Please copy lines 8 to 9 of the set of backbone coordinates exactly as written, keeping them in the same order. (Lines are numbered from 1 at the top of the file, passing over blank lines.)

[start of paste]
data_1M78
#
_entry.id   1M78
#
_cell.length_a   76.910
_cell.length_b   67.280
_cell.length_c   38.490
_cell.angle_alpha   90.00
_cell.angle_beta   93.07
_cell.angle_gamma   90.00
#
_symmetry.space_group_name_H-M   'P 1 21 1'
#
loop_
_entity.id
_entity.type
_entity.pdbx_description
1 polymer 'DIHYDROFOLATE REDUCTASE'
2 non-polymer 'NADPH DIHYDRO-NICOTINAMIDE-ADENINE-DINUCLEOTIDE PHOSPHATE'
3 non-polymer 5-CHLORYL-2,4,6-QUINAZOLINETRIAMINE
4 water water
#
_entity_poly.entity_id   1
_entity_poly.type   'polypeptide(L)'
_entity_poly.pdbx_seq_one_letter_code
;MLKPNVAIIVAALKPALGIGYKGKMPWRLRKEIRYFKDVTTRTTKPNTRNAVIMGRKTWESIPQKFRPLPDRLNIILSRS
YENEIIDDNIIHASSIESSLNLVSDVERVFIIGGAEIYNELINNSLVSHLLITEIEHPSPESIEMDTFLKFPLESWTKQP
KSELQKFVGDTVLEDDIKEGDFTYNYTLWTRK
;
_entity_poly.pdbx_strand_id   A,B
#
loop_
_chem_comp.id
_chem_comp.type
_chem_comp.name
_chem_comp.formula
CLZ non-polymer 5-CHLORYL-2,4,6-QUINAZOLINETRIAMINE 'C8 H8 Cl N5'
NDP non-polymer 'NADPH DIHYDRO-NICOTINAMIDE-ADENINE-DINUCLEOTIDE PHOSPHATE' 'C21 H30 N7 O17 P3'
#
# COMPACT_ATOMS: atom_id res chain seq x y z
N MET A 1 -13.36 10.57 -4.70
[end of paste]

_cell.angle_alpha   90.00
_cell.angle_beta   93.07